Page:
While one Baltimore began shopping and planning for a Thanksgiving feast yesterday, another lined up around the block in a poor and careworn section of West Baltimore to accept free food and the generosity of strangers.
More than 2,000 people -- from great-grandmothers to toddlers -- waited quietly, for hours, in a cold line that stretched around the block in the historic Upton neighborhood off Pennsylvania Avenue.
For two hours, they funneled down a corridor of crowd barriers to collect food provided by Autumn Harvest 2006, a relief campaign organized by Virginia-based Operation Blessing International and held at different inner-city sites each year.
Each adult left with two small white bags of food -- potatoes and onions, soups, canned vegetables, boxed cereals and other nonperishable packaged foods. And each child went away with a bag of toys and goodies. It might not have seemed like much, but it was most welcome.
Berdell Felder, 68, who planned to spend Thanksgiving with her daughter, three grandchildren and five great-grandchildren, wasn't exactly sure what was in the bags she wheeled away from the distribution site off Pennsylvania Avenue, between McMechen and Mosher streets.
No matter. "It's wonderful. Praise God," she said.
It was the eighth year for Autumn Harvest in Baltimore, sponsored by the Mayor's Office of Neighborhoods, the Baltimore Ravens, M&T; Bank and United Parcel Service.
"A lot of times the folks on line have fallen on tough times and don't get the assistance they need. And a lot of times their cupboards are empty," said Pam Erickson, a vice president for Operation Blessing.
"Our goal is to break the cycle of suffering. Even if it's a break that lasts only a day, it allows them to feel valued and feel that we care," she said.
As many as 200 volunteers from the Ravens, M&T; Bank and UPS arrived early to break down pallets of food -- an estimated $50,000 worth that arrived on two Operation Blessing tractor-trailers.
They repackaged it into 3,300 grocery bags for distribution, beginning at noon, to a crowd that started lining up at daybreak.
"I do it simply because of the very basic connection of giving food to a fellow human being," said Phil Hosmer, 44, of Bel Air. A corporate relations official, he was one of 60 M&T; Bank employees -- from managers to tellers and security personnel -- who volunteered to help out.
"It's very gratifying," he said. "There is tremendous need in this community."
Word of this year's Autumn Harvest giveaway was spread by fliers, through neighborhood churches and community organizations, according to Tony White, Baltimore's director of neighborhood communications.
"We like to call it the beginning of the season of giving," White said.
Larry Burrell, 55, heard about it on the radio. He lives nearby at McCulloh and Dolphin streets, he said. Short on money, he decided to walk over "and see if I could get something for myself, and for an elderly neighbor who's real sick."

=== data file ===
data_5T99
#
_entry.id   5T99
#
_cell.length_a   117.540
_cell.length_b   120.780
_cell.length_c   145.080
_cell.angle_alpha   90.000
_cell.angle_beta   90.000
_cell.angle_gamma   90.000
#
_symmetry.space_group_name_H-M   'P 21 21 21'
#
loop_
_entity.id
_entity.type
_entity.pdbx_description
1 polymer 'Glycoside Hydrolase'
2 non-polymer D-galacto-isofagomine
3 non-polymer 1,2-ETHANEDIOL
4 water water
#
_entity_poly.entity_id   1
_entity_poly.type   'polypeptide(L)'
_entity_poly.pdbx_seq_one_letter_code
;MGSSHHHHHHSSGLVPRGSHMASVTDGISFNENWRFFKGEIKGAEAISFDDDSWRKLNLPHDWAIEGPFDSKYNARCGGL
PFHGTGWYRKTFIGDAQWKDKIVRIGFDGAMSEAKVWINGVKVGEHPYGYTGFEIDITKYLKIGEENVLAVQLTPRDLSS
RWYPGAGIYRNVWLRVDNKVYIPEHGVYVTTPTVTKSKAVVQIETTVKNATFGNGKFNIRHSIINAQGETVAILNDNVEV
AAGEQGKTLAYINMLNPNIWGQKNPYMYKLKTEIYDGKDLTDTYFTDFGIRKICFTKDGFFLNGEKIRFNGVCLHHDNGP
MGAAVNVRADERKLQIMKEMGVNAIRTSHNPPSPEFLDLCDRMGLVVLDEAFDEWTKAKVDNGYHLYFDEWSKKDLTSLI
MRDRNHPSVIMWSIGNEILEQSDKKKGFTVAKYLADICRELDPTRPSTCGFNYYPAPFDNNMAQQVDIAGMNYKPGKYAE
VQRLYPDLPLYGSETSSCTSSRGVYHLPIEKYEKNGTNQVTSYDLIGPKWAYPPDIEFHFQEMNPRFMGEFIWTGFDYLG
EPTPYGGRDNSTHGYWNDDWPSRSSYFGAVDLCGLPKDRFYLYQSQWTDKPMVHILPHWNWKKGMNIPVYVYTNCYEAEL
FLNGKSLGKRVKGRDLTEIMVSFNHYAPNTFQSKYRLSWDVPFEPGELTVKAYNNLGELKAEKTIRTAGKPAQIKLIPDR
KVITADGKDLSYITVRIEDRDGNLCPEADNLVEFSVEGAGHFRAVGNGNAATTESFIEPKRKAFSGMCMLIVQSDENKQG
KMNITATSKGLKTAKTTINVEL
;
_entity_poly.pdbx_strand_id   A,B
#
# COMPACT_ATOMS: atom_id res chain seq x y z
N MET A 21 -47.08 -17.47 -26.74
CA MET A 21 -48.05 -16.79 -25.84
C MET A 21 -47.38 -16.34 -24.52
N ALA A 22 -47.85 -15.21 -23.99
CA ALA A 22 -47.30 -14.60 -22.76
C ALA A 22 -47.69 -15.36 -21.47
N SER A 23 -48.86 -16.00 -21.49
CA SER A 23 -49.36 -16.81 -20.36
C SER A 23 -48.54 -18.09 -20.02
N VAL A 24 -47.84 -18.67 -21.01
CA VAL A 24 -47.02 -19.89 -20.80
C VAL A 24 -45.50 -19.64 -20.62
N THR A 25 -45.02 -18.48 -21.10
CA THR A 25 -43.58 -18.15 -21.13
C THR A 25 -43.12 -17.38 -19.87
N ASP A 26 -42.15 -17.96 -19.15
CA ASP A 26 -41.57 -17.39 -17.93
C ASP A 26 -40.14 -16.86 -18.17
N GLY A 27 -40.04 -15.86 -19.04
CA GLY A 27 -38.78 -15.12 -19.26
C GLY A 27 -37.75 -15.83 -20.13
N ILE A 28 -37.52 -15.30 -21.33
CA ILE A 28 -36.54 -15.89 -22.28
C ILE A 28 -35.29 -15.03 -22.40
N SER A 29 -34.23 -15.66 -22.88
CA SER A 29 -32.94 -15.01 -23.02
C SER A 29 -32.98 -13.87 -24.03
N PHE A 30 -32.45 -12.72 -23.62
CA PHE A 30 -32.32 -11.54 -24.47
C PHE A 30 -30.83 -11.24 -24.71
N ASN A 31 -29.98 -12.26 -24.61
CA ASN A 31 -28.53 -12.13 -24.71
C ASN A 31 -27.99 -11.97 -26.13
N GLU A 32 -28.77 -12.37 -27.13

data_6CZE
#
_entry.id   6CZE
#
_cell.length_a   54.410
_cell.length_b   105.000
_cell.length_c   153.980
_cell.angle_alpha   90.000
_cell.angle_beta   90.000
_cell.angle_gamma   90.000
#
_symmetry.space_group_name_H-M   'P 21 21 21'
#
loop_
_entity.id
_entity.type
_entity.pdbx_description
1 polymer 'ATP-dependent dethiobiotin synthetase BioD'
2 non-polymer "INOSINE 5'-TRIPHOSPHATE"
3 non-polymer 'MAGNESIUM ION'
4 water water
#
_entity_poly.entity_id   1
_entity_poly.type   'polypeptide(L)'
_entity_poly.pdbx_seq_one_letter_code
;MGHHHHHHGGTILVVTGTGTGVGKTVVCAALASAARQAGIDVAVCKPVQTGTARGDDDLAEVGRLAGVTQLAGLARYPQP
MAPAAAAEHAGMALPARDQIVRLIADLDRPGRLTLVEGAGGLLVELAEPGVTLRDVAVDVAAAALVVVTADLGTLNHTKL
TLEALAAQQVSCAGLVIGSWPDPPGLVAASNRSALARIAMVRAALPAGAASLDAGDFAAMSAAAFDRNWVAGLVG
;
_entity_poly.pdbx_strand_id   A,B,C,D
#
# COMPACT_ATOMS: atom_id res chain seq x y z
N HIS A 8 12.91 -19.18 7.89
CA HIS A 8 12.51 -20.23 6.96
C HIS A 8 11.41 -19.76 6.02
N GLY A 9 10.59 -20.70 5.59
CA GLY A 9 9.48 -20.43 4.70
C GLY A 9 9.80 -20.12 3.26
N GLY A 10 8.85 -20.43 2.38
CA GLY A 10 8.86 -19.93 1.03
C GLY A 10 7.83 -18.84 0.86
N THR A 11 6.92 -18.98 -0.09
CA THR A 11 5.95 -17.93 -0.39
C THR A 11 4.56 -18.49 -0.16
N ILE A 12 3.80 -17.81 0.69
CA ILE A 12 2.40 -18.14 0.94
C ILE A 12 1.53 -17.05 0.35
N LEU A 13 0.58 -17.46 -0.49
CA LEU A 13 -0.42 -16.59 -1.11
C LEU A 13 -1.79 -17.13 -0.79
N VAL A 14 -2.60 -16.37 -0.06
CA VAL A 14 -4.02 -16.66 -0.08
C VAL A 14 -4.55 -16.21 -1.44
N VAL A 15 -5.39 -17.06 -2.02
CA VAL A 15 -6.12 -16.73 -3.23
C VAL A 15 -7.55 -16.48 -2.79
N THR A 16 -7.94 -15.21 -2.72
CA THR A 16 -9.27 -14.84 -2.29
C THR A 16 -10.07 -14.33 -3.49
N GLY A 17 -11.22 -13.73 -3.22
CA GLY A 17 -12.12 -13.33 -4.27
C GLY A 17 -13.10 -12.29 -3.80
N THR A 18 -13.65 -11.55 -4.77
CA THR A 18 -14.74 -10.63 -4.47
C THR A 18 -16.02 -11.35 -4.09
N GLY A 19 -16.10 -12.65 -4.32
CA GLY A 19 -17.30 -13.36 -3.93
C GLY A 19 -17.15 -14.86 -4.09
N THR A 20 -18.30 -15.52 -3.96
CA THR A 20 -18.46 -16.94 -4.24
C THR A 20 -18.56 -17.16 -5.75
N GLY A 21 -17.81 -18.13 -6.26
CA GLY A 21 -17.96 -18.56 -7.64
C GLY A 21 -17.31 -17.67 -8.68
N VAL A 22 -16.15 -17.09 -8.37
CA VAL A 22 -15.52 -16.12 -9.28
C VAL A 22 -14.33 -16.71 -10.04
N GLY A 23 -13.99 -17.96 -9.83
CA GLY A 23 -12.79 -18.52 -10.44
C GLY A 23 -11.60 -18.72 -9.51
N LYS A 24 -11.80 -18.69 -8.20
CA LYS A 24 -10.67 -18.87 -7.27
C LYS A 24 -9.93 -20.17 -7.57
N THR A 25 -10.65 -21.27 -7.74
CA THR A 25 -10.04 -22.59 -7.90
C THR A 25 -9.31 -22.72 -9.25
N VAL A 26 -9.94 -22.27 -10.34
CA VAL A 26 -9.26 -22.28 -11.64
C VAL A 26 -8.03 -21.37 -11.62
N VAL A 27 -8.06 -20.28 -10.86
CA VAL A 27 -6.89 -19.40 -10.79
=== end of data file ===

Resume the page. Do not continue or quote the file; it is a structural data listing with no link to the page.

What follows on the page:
But Burrell is blind, and walks with a white cane. So when Leroy Anderson, 39, saw him making his way to the Autumn Harvest, he took Burrell's arm and stayed with him -- a total stranger -- throughout the long hours on line.
"The brother's got a good heart," Burrell said of Anderson. "I'm so blessed, I think I'm twins."
The event also drew a 28-foot mobile outreach van from the Maryland Society for Sight, a federally supported, nonprofit project to provide eye exams and glaucoma screening to the needy.
Kathy Curtain, executive director of the program, said 60 people were examined.
"We found quite a few in the early stages [of glaucoma, which can lead to blindness]," she said. "Many needed eye exams and glasses."
The glaucoma patients were referred to University of Maryland Medical Center. Those in need of glasses received vouchers to obtain them at Wal-Mart.
Rep. Elijah E. Cummings, who lives six blocks from the distribution site, said it takes an event like this one to reveal the community's real need.
"We have neighbors who are almost starving," he said.
Cummings, a Democrat representing the 7th District, thanked everyone who volunteered and supported the event, comparing it to the outpouring of generosity after Hurricane Katrina struck New Orleans. "Sad to say, we have a New Orleans right here in Baltimore."
The holiday food relief effort in West Baltimore wasn't the only one in the city yesterday. On Sisson Street in Hampden, and at HarborView in Federal Hill, 60 volunteers for the "adopt-a-turkey" program distributed 2,300 boxes of food to more than 60 nonprofit food-relief organizations.
Each box was packed with a 15-pound turkey and all the ingredients for a complete Thanksgiving for 10 to 14 people.
Launched 10 years ago by HarborView developer Richard A. Swirnow and his son David, the program has since grown sevenfold and attracted financial support and in-kind services from other businesses and individuals.
"We do it to give back," David Swirnow said. "We're trying to be a role model for others like ourselves, and more importantly for family members, to teach our kids what it means to be successful in society. And philanthropy is absolutely the best way to teach your children how to be a better human being."